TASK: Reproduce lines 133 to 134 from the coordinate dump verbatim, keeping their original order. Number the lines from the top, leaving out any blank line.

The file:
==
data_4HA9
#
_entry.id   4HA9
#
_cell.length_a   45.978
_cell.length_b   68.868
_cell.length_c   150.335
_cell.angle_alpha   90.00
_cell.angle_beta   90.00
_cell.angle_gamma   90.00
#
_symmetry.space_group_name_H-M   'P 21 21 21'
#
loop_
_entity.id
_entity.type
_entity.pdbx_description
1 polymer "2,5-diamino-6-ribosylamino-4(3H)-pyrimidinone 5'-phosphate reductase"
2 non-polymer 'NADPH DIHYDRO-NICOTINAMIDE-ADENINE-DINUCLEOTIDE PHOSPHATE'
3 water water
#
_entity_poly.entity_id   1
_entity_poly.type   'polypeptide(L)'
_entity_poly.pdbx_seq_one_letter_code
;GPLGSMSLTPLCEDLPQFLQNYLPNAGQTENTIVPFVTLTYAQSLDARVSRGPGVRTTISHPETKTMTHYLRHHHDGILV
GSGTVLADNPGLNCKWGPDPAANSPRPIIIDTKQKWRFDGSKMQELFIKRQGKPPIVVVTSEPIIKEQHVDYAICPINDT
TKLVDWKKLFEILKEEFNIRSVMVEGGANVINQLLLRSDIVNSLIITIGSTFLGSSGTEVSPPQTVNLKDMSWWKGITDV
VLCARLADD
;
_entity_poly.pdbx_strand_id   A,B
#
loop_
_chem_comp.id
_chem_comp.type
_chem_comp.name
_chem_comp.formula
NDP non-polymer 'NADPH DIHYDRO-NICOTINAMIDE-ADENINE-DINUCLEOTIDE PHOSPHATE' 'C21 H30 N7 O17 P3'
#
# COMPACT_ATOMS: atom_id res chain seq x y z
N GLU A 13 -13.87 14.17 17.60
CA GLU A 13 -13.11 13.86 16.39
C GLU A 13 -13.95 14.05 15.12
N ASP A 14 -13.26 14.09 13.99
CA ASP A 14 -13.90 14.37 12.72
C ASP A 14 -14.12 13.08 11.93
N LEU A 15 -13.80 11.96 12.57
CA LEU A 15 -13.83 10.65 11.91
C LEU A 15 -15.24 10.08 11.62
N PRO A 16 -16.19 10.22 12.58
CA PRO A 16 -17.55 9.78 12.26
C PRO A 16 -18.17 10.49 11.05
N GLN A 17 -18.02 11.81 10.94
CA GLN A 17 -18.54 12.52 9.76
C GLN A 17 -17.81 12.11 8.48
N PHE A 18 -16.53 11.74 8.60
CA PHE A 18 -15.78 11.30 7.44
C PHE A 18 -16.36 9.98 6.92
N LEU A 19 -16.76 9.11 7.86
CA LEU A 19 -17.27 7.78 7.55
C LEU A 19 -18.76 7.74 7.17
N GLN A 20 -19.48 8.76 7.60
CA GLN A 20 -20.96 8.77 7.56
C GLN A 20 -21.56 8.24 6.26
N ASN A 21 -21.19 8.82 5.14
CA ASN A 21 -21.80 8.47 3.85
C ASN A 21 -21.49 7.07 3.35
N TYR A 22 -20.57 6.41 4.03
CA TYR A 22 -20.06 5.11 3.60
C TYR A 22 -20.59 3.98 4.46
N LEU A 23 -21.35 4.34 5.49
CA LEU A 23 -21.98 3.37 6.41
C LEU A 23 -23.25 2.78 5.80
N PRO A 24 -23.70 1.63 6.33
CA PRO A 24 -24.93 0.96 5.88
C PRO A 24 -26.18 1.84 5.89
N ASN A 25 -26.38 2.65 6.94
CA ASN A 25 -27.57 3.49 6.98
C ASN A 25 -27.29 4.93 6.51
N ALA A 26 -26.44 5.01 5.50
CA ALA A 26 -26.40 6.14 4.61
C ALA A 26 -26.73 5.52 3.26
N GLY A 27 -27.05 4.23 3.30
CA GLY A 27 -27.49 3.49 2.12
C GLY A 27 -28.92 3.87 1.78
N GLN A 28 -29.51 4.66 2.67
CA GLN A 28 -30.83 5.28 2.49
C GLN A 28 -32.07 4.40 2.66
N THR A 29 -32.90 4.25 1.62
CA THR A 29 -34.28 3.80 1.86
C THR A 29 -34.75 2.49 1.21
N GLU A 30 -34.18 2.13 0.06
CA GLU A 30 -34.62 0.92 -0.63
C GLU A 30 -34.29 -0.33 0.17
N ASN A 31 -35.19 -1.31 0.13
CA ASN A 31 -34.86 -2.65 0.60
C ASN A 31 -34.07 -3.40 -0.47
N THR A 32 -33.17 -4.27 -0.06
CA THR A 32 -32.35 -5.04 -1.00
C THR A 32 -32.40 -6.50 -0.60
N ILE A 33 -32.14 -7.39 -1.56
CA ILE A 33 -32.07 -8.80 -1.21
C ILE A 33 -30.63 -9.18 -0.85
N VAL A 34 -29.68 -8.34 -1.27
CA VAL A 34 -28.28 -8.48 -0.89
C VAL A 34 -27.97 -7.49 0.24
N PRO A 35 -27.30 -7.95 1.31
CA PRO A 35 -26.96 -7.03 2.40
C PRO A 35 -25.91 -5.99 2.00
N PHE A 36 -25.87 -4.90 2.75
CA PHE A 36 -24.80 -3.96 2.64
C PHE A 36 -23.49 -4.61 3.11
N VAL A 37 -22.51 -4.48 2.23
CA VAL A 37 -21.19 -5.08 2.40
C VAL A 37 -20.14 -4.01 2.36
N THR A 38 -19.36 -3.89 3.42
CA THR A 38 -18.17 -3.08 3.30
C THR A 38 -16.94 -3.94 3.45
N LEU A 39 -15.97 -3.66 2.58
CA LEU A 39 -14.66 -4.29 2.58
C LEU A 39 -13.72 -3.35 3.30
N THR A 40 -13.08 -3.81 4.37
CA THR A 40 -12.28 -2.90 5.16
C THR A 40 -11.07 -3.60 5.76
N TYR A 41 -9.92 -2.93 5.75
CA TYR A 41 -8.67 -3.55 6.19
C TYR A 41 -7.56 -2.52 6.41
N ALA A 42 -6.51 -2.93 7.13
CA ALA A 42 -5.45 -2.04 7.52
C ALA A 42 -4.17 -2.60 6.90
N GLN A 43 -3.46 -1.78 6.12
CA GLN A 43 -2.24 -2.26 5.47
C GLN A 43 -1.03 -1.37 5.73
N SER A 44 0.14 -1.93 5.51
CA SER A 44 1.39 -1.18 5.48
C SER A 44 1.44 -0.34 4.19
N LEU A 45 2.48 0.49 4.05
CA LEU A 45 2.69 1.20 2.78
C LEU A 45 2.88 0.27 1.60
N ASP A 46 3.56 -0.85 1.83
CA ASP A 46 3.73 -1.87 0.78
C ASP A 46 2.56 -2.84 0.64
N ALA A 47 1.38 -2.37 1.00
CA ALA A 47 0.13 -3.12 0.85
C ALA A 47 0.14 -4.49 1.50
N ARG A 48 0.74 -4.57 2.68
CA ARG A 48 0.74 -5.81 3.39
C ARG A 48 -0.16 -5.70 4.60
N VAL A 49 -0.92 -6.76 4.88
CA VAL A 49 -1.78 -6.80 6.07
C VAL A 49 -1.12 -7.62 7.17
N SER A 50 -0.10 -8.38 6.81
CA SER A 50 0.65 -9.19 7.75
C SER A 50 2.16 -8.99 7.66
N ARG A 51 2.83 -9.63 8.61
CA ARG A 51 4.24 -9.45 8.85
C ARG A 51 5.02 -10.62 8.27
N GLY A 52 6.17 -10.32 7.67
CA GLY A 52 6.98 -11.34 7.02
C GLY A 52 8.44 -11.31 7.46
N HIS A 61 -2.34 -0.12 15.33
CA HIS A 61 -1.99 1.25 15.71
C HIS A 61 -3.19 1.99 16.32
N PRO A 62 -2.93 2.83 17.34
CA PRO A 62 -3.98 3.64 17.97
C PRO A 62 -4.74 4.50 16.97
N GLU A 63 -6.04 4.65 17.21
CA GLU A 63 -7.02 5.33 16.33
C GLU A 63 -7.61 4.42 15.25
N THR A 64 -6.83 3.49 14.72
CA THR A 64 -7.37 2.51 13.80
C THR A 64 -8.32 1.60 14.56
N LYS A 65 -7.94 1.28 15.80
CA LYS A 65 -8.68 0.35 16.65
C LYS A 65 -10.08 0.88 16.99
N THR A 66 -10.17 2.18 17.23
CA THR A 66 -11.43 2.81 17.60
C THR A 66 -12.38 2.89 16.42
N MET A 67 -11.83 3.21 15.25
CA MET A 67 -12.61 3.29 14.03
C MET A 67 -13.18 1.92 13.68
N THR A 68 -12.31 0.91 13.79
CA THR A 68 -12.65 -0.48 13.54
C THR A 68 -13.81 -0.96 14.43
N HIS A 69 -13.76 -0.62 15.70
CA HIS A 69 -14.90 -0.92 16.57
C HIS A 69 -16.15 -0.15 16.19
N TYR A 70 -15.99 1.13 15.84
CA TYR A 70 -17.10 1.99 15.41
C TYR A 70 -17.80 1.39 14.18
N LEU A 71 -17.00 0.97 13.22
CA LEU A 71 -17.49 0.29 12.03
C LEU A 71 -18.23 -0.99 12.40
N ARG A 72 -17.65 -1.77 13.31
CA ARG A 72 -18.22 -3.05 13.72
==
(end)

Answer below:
N SER A 44 0.14 -1.93 5.51
CA SER A 44 1.39 -1.18 5.48